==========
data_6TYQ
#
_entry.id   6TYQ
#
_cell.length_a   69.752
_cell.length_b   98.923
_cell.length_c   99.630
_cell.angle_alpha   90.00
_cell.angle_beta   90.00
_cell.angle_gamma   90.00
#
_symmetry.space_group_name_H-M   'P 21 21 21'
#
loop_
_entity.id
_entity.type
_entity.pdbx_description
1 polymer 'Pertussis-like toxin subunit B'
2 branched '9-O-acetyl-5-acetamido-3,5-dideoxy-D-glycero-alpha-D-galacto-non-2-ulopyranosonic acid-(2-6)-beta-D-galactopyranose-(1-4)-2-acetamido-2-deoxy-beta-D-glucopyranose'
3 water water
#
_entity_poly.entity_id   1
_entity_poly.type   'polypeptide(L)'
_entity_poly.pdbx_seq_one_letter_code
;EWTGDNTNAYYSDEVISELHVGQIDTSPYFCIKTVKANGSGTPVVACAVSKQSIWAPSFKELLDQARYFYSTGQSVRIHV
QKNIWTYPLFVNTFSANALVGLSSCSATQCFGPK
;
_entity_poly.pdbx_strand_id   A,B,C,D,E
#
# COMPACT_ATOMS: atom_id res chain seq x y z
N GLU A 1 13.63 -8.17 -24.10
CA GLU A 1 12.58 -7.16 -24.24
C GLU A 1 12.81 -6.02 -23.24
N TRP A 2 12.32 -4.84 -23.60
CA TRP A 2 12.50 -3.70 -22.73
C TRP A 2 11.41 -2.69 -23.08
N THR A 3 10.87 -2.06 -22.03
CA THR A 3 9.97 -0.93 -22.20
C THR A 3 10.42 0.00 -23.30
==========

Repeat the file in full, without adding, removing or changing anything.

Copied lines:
data_6TYQ
#
_entry.id   6TYQ
#
_cell.length_a   69.752
_cell.length_b   98.923
_cell.length_c   99.630
_cell.angle_alpha   90.00
_cell.angle_beta   90.00
_cell.angle_gamma   90.00
#
_symmetry.space_group_name_H-M   'P 21 21 21'
#
loop_
_entity.id
_entity.type
_entity.pdbx_description
1 polymer 'Pertussis-like toxin subunit B'
2 branched '9-O-acetyl-5-acetamido-3,5-dideoxy-D-glycero-alpha-D-galacto-non-2-ulopyranosonic acid-(2-6)-beta-D-galactopyranose-(1-4)-2-acetamido-2-deoxy-beta-D-glucopyranose'
3 water water
#
_entity_poly.entity_id   1
_entity_poly.type   'polypeptide(L)'
_entity_poly.pdbx_seq_one_letter_code
;EWTGDNTNAYYSDEVISELHVGQIDTSPYFCIKTVKANGSGTPVVACAVSKQSIWAPSFKELLDQARYFYSTGQSVRIHV
QKNIWTYPLFVNTFSANALVGLSSCSATQCFGPK
;
_entity_poly.pdbx_strand_id   A,B,C,D,E
#
# COMPACT_ATOMS: atom_id res chain seq x y z
N GLU A 1 13.63 -8.17 -24.10
CA GLU A 1 12.58 -7.16 -24.24
C GLU A 1 12.81 -6.02 -23.24
N TRP A 2 12.32 -4.84 -23.60
CA TRP A 2 12.50 -3.70 -22.73
C TRP A 2 11.41 -2.69 -23.08
N THR A 3 10.87 -2.06 -22.03
CA THR A 3 9.97 -0.93 -22.20
C THR A 3 10.42 0.00 -23.30